|roasted grape preserve|
o often says that i eat raisins like people eat popcorn at the cinema. on weeknights when o and i settle down for some commercial free television (thank you sky+ for this facility) and i haven’t had time to make something sweet i’ll pull out a bag of flame dried raisins or sultanas. my love for raisins is an extension of my love for grapes. and i have loved both since i was a little girl. i remember baba bringing home bunches of grapes for me. there were the large bulbous ones with thick black-purple skins. i liked these ones despite their slightly rubbery skin and thick seeds. but the ones i loved were the slim elongated oval sunder khani grapes native to afghanistan. after a summer season intense with the sweetness of mango and the cooling seed ridden flesh of watermelon, i would look forward to these delicate grapes whose syrupy sweetness was like a floral honey. the fruit wallah would display the grapes on inverted crates lined with newspaper. their distinct honeyed aroma would invite a swarm of honeybees. i was always reluctant to pick a bunch myself for fear of being stung and waited patiently for the fruit wallah to pick one. baba would hold it up to check the denser parts for fermented grapes making sure that there was as little spoilage as possible. of course some of the grapes would puncture with heat and ripeness and the juices that spilt would leave sticky stains on the skin. sunder khani grapes had pale green translucent skins and if you held them up to the light you could see the flesh of the grape. i haven’t had these since i moved from pakistan in two thousand and one. mama and baba tell me that the sunder khani of my childhood no longer exists as a most of the fruit in pakistan now comes from china and is quite tasteless. however, the memory of them does not leave me and often when i sit down to a bunch of grapes in london, i am nostalgic for the sunder khani of my childhood.
most of the green grapes that i find in london are quite tasteless and so i mostly buy the reddish-purple ones. the south african crimson’s are the tastiest with a sugary sweetness, especially when they are cold. this wasn’t true of the sunder khani though, as they were intensely sweet especially when warm. i know this because i would often steal them from the bag after we had shopped for them despite mama’s consternation on eating unwashed fruit.
sometimes, when i get a bunch of grapes that are tasteless i treat them to a little heat with some honey to coax their slight flavours. it was one such experiment that led to roasted grape preserve. roasting them in the oven transformed them into a syrupy preserve that tastes good folded into greek yoghurt whipped with a little bit of crème fraiche to give it some lightness. more recently i used them in a tartine paired with a ripe brie sprinked with broken walnut halves or firm ricotta lightly fried in olive oil with a sprinkle of maldon salt and sumac. i also discovered the second time round that it was unnecessary to use honey as the natural sugars in grapes (even tasteless ones) concentrate with the heat. if you end up using them for dessert and find that you require sweetness, then you can always sweeten the yoghurt or crème fraiche. i think that they would be a treat folded into a lightly sweetened mascarpone or ricotta. it is for this reason that i called them roasted grape preserve for although they have a texture a kin to compote they are not cooked in sugar syrup.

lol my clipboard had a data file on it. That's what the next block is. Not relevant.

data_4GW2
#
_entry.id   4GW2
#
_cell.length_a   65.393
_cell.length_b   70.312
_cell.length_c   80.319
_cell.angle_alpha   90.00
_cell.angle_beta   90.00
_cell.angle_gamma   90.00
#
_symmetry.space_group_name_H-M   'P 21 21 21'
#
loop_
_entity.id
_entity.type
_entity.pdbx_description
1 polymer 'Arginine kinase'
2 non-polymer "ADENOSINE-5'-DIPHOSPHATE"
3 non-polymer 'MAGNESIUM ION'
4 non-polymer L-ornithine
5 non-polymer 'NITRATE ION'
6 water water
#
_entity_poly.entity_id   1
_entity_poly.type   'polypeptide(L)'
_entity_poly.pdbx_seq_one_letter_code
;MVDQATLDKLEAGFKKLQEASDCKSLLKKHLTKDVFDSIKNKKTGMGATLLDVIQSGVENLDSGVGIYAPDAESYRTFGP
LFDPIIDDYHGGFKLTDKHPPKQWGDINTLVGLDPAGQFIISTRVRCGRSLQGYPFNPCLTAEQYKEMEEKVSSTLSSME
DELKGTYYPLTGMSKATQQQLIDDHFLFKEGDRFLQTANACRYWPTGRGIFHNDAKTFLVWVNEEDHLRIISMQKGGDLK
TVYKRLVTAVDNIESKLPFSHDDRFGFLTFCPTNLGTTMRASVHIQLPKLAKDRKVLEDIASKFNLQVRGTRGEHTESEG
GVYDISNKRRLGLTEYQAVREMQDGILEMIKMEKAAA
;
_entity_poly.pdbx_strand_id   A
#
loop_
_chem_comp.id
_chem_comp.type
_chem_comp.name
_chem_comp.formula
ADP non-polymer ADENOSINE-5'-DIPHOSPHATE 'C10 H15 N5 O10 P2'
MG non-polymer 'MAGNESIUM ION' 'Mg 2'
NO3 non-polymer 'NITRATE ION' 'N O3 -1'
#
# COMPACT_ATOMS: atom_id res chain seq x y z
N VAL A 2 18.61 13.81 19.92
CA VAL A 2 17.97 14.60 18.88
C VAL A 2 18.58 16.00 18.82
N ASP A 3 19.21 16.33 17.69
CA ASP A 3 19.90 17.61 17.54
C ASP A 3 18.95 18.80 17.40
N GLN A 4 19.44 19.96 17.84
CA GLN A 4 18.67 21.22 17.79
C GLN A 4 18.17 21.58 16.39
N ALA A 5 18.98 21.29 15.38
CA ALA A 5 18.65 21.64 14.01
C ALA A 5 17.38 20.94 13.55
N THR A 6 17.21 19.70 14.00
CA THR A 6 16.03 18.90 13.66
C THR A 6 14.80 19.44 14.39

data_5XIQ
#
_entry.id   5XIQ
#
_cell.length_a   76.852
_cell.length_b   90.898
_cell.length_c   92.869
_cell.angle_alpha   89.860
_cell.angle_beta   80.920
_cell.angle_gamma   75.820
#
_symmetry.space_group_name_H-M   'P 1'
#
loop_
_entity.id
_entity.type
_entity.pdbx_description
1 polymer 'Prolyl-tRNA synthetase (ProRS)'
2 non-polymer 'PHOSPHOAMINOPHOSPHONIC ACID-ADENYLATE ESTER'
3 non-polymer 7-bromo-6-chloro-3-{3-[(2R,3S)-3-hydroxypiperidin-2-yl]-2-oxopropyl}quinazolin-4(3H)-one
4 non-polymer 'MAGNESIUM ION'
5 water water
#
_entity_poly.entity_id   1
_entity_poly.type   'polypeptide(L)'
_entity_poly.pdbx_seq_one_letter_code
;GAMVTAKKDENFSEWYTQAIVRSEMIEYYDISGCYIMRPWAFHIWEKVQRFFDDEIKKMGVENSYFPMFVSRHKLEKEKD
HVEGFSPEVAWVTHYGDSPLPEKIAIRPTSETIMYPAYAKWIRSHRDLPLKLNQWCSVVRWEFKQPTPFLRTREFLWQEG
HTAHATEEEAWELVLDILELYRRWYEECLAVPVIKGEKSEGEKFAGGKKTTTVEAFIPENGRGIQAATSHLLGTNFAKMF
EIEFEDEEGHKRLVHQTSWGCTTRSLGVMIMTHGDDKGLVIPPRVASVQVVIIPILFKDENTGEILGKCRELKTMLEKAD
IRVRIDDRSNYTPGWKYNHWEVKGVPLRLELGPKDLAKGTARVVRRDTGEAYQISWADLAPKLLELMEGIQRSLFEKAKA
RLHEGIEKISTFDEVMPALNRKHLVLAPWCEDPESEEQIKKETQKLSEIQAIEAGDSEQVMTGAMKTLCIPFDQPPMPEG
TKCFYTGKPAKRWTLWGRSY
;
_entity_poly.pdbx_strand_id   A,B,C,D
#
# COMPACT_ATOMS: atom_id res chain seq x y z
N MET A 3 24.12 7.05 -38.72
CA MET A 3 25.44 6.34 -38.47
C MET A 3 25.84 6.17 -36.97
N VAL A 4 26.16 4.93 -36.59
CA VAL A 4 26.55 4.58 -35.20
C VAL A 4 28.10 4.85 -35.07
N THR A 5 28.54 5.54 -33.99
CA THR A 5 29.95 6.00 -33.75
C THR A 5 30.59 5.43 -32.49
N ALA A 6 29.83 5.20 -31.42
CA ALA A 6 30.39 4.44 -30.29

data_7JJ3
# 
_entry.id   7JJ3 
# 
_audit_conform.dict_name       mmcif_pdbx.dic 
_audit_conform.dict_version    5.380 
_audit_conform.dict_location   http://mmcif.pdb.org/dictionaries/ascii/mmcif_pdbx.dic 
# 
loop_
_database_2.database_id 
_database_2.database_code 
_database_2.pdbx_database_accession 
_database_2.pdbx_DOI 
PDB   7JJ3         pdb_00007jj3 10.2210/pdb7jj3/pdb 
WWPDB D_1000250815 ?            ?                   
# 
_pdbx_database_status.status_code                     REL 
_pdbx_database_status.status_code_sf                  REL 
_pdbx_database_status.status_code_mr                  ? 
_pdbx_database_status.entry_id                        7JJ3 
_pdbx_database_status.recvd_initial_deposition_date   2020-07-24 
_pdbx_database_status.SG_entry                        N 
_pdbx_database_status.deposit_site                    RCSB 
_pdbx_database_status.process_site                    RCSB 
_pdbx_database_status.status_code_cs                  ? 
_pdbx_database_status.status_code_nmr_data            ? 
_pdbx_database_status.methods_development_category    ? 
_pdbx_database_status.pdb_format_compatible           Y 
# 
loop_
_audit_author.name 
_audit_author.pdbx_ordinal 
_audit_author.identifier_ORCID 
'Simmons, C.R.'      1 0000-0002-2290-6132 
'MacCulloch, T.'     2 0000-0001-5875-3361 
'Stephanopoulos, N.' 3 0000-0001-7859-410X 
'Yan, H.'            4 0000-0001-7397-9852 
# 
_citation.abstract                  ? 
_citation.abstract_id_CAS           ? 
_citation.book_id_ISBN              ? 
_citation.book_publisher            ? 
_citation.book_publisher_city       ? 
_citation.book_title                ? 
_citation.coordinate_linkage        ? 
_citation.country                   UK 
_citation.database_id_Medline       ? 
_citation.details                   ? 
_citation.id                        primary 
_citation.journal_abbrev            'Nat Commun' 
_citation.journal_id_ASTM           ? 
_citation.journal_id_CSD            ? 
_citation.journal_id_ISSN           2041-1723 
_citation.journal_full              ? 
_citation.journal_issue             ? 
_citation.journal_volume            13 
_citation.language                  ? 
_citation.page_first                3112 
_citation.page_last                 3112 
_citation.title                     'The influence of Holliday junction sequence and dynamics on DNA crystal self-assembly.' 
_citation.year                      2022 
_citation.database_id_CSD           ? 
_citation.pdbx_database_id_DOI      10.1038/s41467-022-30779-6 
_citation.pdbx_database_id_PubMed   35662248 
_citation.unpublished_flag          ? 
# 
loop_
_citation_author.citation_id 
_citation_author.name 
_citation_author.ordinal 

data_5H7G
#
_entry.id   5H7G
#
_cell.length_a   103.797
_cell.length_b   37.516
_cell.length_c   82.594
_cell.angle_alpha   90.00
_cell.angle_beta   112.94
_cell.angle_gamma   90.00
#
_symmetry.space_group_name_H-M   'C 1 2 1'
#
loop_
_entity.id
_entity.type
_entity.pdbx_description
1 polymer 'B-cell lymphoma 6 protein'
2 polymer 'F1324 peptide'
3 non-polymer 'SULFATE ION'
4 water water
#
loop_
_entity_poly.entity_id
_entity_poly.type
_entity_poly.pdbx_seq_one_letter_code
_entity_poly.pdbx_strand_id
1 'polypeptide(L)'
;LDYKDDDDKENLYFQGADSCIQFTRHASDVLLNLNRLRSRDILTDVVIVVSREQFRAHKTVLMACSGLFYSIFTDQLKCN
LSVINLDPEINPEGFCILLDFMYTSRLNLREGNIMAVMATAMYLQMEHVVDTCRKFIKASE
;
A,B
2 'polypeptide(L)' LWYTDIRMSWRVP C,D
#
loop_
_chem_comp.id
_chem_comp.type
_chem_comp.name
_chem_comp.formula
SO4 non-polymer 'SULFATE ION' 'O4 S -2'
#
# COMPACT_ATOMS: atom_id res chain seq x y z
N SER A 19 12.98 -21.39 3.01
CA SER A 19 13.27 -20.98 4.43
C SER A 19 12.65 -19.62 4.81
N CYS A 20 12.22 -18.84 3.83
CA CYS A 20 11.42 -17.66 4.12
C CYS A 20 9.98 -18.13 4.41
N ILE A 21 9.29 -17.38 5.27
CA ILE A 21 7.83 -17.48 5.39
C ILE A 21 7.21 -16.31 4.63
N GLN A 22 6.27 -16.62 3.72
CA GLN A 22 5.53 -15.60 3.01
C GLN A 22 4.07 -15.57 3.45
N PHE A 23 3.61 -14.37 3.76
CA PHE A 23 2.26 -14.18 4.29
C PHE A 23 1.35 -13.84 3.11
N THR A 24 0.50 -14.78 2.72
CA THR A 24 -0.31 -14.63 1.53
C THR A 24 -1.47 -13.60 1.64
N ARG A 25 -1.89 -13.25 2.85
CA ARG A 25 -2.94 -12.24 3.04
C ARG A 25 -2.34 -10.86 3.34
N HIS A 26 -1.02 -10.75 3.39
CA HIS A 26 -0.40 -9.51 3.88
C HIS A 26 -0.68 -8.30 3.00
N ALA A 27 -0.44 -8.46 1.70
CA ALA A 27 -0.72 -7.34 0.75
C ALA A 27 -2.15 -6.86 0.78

roasted grape preserve
a five hundred gram punnet of grapes
one tablespoon olive oil
a roasting tin large enough to hold the grapes comfortably in a single layer
preheat the oven to a one hundred and seventy celsius.
place the tablespoon of oil in the roasting tin and let it warm in the oven while you wash and halve the grapes.
once the oil is warm place the grapes in the pan and shake it gently.
do make sure that the grapes are fully coated with the olive oil otherwise their sugary juices will burn in the oven. return to the oven and let them roast for half an hour to forty minutes, stirring them half way through.
i like to retain some of the juices as they give the bread in a tartine a bit of moisture. if you prefer less juice then roast for a little longer making sure to check on them frequently so that the sugars do not burn.